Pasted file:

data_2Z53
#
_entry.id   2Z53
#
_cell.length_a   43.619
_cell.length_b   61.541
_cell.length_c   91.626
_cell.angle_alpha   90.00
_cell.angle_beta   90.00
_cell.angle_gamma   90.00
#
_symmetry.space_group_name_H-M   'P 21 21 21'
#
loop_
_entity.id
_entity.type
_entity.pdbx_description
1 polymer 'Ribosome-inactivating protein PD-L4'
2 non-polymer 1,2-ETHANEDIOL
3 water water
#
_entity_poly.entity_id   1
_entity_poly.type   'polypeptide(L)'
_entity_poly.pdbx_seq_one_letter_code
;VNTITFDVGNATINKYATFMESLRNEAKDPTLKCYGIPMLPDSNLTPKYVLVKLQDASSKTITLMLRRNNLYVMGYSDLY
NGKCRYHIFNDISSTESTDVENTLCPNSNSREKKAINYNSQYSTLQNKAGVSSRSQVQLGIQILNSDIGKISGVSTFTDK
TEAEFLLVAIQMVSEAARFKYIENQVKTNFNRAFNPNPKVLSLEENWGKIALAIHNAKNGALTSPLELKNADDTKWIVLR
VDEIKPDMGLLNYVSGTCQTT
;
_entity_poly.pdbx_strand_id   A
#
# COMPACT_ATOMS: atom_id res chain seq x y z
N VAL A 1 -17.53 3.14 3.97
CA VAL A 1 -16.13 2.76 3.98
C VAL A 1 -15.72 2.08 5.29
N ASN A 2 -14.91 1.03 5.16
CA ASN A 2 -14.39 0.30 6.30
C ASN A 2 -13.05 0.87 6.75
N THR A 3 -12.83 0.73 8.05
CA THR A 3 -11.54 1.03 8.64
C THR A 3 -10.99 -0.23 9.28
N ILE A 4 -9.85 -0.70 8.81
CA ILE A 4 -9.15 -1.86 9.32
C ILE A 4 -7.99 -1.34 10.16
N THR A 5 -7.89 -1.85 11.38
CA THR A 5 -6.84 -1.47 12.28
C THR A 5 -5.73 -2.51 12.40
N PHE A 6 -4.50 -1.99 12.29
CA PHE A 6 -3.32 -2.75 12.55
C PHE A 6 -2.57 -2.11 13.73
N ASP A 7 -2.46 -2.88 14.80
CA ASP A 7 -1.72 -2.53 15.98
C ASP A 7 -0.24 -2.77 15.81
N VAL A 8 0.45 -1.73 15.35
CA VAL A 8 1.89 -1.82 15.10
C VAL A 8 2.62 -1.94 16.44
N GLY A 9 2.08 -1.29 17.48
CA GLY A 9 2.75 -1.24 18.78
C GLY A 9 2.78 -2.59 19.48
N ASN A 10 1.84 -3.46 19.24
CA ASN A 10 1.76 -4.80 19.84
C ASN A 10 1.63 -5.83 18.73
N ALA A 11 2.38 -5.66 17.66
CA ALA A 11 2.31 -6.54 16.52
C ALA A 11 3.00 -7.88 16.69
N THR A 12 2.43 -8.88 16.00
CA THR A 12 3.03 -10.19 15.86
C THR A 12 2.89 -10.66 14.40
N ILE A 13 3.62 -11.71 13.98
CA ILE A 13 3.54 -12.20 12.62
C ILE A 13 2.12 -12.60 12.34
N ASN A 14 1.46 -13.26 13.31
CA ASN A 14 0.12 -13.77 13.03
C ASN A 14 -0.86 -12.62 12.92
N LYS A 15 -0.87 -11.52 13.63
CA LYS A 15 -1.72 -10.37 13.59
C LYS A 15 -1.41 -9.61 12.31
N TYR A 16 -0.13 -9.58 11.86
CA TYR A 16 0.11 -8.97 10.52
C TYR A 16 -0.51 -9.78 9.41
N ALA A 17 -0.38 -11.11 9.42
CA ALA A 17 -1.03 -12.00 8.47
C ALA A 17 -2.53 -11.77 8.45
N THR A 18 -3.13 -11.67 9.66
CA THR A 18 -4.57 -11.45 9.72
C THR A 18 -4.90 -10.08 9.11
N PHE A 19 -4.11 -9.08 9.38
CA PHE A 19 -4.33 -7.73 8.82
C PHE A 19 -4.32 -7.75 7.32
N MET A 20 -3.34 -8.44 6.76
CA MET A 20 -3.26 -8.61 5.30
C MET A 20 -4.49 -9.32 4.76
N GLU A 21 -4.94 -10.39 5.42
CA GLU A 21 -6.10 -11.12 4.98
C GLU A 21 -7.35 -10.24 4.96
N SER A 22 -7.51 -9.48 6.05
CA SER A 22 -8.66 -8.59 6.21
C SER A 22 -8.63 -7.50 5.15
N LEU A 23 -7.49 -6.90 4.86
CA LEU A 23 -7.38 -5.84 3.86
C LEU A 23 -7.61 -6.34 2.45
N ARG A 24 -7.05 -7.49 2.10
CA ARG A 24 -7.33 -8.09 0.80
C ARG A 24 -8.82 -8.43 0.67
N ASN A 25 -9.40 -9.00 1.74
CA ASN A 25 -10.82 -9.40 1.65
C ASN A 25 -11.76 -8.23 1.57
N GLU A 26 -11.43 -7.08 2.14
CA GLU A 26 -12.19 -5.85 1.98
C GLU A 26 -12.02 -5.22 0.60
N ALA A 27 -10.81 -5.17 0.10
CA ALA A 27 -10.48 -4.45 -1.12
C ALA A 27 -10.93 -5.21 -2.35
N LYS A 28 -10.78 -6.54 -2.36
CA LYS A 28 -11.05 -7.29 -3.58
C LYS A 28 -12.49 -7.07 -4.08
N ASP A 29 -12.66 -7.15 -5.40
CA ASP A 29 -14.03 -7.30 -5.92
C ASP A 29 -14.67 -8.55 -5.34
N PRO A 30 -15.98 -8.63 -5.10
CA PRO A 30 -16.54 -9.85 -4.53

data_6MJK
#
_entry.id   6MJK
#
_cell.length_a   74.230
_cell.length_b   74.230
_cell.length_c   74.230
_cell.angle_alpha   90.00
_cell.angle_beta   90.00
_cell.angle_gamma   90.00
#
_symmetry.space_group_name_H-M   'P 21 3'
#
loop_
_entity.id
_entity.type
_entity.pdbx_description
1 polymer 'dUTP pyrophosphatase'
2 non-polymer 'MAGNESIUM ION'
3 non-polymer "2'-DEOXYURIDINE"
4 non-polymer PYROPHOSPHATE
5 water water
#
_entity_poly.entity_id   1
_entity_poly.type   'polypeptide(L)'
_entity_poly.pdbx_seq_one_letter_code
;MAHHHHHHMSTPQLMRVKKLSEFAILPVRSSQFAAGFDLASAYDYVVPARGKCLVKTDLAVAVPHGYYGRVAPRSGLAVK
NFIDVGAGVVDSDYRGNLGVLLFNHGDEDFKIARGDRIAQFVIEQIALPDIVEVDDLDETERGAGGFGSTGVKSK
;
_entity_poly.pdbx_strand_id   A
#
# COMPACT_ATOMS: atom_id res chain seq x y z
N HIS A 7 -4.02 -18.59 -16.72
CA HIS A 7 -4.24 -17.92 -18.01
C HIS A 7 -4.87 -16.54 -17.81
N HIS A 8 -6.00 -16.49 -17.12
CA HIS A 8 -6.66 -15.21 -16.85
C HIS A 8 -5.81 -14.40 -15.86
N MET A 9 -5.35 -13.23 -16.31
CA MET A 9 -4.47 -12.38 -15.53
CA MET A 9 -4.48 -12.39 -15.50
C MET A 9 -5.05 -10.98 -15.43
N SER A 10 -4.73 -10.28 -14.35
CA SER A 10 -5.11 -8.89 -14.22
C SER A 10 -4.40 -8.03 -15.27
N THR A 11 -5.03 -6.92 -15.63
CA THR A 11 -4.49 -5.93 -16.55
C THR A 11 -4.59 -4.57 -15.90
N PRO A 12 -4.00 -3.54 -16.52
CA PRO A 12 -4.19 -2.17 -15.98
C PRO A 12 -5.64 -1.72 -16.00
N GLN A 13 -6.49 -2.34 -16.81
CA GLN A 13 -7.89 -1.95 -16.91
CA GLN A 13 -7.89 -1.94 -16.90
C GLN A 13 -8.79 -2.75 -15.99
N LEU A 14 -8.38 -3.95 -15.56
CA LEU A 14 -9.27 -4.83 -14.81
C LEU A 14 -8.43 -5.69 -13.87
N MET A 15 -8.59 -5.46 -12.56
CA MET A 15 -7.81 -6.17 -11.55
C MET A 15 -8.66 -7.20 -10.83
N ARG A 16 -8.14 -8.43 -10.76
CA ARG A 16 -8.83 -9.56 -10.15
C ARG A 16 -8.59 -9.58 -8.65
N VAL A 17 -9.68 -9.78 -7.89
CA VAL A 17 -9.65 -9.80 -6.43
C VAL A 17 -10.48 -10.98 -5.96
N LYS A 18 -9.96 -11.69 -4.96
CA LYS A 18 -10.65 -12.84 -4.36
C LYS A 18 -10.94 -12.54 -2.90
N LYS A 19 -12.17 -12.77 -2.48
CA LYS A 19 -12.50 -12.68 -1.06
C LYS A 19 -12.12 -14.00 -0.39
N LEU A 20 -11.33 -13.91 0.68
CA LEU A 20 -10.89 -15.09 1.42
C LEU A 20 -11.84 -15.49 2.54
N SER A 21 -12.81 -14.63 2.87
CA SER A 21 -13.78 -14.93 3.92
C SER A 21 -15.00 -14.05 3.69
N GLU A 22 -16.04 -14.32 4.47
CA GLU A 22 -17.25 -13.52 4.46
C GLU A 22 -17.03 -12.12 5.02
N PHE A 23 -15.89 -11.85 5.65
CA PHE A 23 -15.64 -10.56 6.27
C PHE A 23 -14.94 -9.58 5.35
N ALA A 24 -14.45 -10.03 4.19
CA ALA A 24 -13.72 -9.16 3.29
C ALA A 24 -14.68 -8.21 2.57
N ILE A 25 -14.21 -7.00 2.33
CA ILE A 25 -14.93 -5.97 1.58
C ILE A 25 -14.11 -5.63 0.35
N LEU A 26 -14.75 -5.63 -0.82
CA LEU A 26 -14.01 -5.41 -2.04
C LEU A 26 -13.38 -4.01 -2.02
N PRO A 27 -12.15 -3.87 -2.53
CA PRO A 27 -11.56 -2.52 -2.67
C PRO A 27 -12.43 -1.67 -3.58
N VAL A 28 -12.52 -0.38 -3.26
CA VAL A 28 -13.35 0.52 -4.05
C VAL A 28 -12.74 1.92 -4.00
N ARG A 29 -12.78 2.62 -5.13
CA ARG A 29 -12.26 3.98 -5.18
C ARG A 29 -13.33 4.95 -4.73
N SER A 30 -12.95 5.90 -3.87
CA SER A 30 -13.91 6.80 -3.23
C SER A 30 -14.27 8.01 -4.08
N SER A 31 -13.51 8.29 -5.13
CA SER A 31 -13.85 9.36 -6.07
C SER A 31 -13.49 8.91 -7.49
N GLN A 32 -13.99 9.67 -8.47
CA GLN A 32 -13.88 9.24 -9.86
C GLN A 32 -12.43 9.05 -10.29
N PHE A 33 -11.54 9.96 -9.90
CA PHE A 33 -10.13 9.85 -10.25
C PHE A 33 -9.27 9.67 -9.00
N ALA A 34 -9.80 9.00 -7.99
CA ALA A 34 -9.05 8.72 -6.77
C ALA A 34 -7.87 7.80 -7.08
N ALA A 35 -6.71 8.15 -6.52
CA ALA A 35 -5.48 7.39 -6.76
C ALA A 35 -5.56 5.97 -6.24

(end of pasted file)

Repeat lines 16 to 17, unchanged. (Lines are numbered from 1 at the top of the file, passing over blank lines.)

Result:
_entity.type
_entity.pdbx_description